The public performances of religion: Exploring religiosity in religious non-governmental organizations (NGOS)

Yuyu Fan, Fordham University


This thesis explores the role of religiosity within religious non-governmental organizations (NGOs) in our global modern society. The aim of the study is to describe how religiosity is manifest in religious NGOs in order to understand religious performance in our modern global society and to evaluate propositions related to secularization theory. I apply Peter Beyer's theoretical work on global religion, which considers religion as a functional system against the backdrop of globalization, to analyze a religious NGO, the American Friends Service Committee (AFSC).^ The study focuses on two empirical questions: whether there is a discourse shift through the development of AFSC in terms of its expression of religiosity and statement of mission, and how members of AFSC consider its Quaker roots as well as the impacts of AFSC's Quakerism on its members. By searching for answers to those two questions from the perspective of Beyer's claims about global religion, I re-examine the secularization debate. Two analyses are conducted in this study. The first is a quantitative analysis of AFSC's annual reports from the year 1917 to the year 2011. The second is a qualitative interview study of AFSC. Both studies confirmed the discourse shifts of AFSC across years, but it cannot be served as evidence for the secularization of AFSC. It is more appropriate to consider those changes as AFSC's adaptive transformation in the current social circumstance.^ In general, the study is helpful for pondering the ambiguous position of religion in our global modern society. And it supplies us certain concrete information to guide further research on how religion adapts itself in response to the changing social contexts brought about by globalization.^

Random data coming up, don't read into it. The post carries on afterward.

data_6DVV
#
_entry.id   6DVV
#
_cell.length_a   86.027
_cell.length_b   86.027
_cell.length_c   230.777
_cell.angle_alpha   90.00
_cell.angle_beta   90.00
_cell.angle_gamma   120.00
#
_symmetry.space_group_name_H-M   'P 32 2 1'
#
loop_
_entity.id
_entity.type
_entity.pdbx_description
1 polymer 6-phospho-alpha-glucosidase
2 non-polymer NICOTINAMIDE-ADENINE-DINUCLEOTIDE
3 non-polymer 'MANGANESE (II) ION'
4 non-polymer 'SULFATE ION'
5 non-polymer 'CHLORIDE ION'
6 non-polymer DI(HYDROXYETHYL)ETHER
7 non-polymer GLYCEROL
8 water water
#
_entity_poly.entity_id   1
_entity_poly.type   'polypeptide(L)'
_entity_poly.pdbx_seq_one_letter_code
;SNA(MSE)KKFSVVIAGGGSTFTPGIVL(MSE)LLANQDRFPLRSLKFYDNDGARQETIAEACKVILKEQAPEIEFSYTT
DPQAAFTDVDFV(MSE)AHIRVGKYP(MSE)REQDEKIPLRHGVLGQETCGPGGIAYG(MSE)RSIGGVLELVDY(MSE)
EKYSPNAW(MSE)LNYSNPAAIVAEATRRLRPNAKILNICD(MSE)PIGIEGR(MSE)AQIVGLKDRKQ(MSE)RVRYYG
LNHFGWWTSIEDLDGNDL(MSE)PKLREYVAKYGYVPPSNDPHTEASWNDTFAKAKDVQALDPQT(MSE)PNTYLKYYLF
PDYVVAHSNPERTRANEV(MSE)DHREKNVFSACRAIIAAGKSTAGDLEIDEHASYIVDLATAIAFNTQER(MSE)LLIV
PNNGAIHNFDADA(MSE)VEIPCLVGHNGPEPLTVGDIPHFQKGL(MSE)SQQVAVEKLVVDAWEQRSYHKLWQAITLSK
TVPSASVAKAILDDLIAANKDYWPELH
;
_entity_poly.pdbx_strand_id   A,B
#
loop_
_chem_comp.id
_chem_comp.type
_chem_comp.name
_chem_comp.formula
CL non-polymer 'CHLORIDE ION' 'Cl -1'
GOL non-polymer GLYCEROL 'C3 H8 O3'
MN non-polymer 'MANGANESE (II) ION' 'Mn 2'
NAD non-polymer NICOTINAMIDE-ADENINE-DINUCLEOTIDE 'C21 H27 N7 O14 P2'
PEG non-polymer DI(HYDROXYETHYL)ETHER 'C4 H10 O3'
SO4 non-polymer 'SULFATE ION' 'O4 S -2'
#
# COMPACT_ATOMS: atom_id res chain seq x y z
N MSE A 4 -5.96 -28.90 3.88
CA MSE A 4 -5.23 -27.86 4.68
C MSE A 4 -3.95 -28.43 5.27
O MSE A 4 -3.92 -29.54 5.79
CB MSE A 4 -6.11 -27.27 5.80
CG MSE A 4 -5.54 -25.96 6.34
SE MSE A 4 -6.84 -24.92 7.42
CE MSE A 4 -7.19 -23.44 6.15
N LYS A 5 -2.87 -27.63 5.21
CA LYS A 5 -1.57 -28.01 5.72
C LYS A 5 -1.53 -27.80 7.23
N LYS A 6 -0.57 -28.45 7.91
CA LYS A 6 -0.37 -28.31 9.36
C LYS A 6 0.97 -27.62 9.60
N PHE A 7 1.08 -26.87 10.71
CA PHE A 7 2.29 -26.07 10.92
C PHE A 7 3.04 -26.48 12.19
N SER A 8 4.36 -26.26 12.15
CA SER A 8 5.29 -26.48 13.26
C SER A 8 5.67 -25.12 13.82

Subject Area


Recommended Citation

Fan, Yuyu, "The public performances of religion: Exploring religiosity in religious non-governmental organizations (NGOS)" (2015). ETD Collection for Fordham University. AAI1603168.